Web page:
There’s a telling line at the opening of Oscar Wilde’s 1895 comedy “The Importance of Being Earnest.” Algernon Montcrieff, a bachelor whose white lies preserve his ability to lead a double life, is playing music. He tells his manservant: “I don’t play accurately – anyone can play accurately – but I play with wonderful expression.”
In a funny way, that describes the Aquila Theatre Company, which presented Wilde’s most famous work Wednesday at the Maine Center for the Arts in Orono. Traditionally, the New York City-based troupe takes the classics and filters them through the clever bends and turns of its smart artistic vision. Aquila’s version of “The Importance of Being Earnest” was, thankfully, no exception, and it’s tempting to assert that Wilde himself would have applauded the airy, plucky, modern approach to the script.
In Wilde’s own notes, he names the time of the play as “the present,” and Aquila director Robert Richmond took him at his word. By setting the Victorian play with a contemporary backdrop, complete with pop music and hip costumes, the production jump-starts Wilde’s insight into social spheres and relationships pertinent more than 100 years after the show first debuted.
If it weren’t for the expert talent of the nine-person cast, it would be easy for all the silliness onstage to spin toward triteness. For instance, Kenn Sabberton’s cross-dressing Lady Bracknell (a la Church Lady on “Saturday Night Live”) and Lindsay Rae Taylor’s ethereal Cecily were presented with a comforting combination of alacrity and discipline. When Guy Oliver-Watts, as Algernon, and Richard Willis, as Jack, used the set changes to show their wild-boy cavorting and dancing, they nicely expanded the show by presenting activity that typically takes place offstage. It was great fun, and the half-house audience found ample opportunity to laugh.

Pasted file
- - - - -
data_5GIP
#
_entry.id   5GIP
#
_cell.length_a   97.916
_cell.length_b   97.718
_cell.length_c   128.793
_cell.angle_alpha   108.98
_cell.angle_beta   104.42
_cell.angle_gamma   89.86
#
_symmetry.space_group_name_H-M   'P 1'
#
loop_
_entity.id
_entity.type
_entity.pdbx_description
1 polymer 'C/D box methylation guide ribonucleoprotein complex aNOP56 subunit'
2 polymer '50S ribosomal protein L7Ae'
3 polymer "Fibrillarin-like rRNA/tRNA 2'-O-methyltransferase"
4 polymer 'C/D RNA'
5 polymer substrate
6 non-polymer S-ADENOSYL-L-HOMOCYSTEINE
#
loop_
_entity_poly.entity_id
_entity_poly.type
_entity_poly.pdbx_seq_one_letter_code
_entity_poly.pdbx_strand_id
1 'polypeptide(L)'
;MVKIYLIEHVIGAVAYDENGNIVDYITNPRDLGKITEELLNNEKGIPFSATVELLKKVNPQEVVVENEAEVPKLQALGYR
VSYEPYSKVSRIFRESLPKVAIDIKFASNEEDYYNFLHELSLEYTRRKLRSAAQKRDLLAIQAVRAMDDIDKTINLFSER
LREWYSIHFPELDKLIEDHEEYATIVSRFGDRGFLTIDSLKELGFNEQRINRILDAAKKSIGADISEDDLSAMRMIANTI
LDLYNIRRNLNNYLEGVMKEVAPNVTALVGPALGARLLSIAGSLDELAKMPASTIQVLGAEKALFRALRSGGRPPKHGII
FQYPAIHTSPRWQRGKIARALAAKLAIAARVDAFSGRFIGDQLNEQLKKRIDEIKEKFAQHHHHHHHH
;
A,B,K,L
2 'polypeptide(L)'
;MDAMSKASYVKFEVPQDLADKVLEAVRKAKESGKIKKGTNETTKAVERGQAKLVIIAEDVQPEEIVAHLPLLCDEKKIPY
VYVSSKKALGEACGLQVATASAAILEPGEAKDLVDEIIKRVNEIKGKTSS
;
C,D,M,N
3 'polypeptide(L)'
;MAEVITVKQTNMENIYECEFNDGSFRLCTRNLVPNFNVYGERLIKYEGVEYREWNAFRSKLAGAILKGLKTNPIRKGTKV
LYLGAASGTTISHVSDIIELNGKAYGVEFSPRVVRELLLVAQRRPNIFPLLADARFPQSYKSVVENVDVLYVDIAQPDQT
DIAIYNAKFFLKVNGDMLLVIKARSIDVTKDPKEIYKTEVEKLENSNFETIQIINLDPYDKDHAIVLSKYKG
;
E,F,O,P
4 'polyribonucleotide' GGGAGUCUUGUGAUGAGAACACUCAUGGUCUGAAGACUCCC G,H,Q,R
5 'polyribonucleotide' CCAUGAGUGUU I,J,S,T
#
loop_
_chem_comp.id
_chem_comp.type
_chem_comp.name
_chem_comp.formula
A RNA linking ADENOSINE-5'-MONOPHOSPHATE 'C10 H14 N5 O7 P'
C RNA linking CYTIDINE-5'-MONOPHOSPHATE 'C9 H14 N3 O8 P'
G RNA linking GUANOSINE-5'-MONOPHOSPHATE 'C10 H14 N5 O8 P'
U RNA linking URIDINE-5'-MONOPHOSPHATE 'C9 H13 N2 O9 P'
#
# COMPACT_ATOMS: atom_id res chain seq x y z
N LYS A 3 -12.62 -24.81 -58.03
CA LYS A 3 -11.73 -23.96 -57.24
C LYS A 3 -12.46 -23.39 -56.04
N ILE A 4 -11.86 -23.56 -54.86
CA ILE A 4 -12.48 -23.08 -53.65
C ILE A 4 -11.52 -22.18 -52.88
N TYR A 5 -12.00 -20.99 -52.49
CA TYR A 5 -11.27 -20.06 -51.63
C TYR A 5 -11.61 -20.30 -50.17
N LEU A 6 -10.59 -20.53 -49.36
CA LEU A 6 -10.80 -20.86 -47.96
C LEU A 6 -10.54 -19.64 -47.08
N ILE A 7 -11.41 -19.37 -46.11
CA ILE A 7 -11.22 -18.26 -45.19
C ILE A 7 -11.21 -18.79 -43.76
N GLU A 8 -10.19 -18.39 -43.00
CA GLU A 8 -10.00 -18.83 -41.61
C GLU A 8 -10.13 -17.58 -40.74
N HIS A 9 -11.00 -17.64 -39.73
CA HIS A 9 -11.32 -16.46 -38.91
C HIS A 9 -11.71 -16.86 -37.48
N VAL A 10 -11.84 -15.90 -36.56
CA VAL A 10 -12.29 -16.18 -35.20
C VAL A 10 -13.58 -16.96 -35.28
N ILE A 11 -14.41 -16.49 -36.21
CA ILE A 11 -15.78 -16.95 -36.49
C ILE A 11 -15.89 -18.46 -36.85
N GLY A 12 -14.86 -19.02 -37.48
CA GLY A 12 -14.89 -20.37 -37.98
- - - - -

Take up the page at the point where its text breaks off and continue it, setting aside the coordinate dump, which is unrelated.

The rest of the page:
Of course it sounds obvious, but the most important element of Wilde’s play is the language. It’s densely witty, and every word pours rushingly and vitally into the next. Aquila handles the script deftly, which is not only a pleasure but a treasure.
Earlier in the day, members of the cast met with theater students from Old Town High School for a master class. Many of the students showed up for Wednesday night’s performance – adding extra energy to the hall – and clearly noted the fierce application of principles they learned that day. What they also surely observed is that Aquila, whose actors hail from both America and Britain, is broad in talent and triumphantly economic in presentation. (The group stays within a prescribed performing space that frames its productions.)
Aquila Theatre Company has been a regular visitor to this region in the last few years with engaging productions of “Much Ado About Nothing,” “King Lear,” “The Odyssey” and “Julius Caesar.” “The Importance of Being Earnest” is yet another installment that certifies the “wonderful expression” of its intelligence and cogency.